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Wage Insurance?

This article was written by in Career and Work. 14 comments.


Chuck Schumer, a senator from New York, wants to introduce a bill that will provide a “wage insurance” federal benefit. For example, if a worker earning $80,000 is laid off and can only find a job earning $60,000, half of that difference will be paid by the government.

The amount of the benefit could be limited to two years or a maximum of $10,000 per worker. According to Marketplace, even with these limits, the benefit would likely cost $4 billion.

While I’m in favor of federal benefits for workers in general, I’m not sure this program would be the best use of the money. It’s an interesting way to mitigate the *individual* risk of outsourcing and improvements in technology, but possibly encouraging education would be a better solution.

Updated December 20, 2011 and originally published March 1, 2007. If you enjoyed this article, subscribe to the RSS feed or receive daily emails. Follow @ConsumerismComm on Twitter and visit our Facebook page for more updates.

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About the author

Luke Landes, also known as Flexo, is the founder of Consumerism Commentary. He has been blogging and writing for the internet since 1995 and has been building online communities since 1991. Find out more about him and follow Luke Landes on Twitter. View all articles by .

{ 7 comments… read them below or add one }

avatar Saving Advice

It sounds like a nice political thing to do, but I agree, the money could likely be spent in a much better way…

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avatar Allison

Most of the time when you work for a company for a number of years and then get laid off especially for manufacturing you are most likely to get the same amount of pay that you did prior. Most likely you are not going to be able to be up to speed and are going to need training at your new job. I agree that this is not the best place for our money. Too high of salaries may have been one of the reasons why that the former company had to have layoffs.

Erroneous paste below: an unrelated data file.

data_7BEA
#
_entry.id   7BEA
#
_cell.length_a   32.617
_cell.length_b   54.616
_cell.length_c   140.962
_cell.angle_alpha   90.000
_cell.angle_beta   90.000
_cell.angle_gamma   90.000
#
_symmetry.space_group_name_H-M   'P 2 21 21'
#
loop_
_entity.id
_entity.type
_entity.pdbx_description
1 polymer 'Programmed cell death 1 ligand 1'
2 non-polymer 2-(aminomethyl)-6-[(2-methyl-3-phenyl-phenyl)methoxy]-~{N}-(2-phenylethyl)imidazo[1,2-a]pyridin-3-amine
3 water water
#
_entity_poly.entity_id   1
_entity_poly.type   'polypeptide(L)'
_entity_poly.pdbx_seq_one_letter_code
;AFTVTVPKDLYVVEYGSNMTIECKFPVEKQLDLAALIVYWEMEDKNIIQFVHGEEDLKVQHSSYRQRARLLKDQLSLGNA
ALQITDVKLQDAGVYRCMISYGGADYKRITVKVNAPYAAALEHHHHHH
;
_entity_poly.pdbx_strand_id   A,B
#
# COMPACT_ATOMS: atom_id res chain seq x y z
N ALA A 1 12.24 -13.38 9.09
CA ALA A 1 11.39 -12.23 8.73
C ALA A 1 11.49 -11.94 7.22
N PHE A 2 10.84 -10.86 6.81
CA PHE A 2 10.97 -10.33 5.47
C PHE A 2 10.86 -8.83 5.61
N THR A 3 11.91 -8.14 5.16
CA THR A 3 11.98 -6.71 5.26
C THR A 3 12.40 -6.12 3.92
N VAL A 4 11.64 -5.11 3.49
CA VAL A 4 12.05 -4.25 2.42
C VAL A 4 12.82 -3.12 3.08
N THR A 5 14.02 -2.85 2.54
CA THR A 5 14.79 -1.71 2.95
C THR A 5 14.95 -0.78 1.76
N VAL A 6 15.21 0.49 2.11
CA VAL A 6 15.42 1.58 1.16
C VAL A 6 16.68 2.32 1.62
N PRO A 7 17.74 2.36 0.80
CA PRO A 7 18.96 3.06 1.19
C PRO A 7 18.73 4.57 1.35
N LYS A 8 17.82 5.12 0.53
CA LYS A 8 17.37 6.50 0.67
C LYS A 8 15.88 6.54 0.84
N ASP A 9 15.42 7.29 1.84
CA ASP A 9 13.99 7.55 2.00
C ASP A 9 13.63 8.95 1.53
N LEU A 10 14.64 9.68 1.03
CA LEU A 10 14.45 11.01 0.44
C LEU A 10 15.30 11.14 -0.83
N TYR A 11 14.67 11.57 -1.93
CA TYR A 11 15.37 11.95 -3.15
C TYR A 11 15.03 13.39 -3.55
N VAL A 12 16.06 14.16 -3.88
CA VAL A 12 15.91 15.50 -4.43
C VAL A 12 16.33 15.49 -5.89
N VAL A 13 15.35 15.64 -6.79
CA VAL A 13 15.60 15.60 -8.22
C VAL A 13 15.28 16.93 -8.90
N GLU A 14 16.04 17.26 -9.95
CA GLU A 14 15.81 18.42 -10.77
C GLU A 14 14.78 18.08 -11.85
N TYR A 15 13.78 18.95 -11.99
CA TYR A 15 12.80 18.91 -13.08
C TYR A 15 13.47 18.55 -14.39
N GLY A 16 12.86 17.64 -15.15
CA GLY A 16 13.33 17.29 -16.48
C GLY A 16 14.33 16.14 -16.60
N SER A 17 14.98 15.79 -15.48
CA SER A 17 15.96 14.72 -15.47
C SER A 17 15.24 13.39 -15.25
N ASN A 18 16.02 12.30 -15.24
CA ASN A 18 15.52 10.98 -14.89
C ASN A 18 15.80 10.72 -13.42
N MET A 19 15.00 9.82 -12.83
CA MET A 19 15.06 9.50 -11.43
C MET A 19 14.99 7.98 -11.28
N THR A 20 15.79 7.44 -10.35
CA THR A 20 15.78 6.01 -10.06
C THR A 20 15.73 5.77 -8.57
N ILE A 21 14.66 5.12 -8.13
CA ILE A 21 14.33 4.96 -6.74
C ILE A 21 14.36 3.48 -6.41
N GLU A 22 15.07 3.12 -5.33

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avatar Hamburger Flipper

Encouraging education is useless to those who cannot afford to pay for it. Or is government going to pay for education and (re)training?

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avatar Lazy Man and Money

What if the wage loss is due to overseas outsourcing? For instance there are a lot of software engineers who are certainly very educated in the US (some may consider me one of them). If someone in India can do my job for 1/10 the cost and that catches on in scale, is more education really going to be answer for me? I suppose maybe different education could be an answer…

I’d be more comfortable with there being an option to buy wage insurance. This is something that I would actually look into.

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avatar Luke Landes ♦127,387 (Platinum)

Hamburger: I’m no policy maker, but using the money to provide education (whether it’s in the same field or a related field for Lazy Man’s software engineers) rather than to cover the wage gap may be better in the long run.

One problem I see with this is it would take more money per employee to provide an education benefit than a wage benefit… it would probably be more expensive, or if it’s a fixed pool of money, fewer people would be able to take advantage of it.

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avatar Jesse

Would participants be required to pay a premium, or would this just be another entitlement?

I’d rather let private markets take care of it, if there’s a market for it.

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avatar Luke Landes ♦127,387 (Platinum)

I saw an article somewhere (sorry no source) saying it would be paid for by employers, $20 or $25 per employee.

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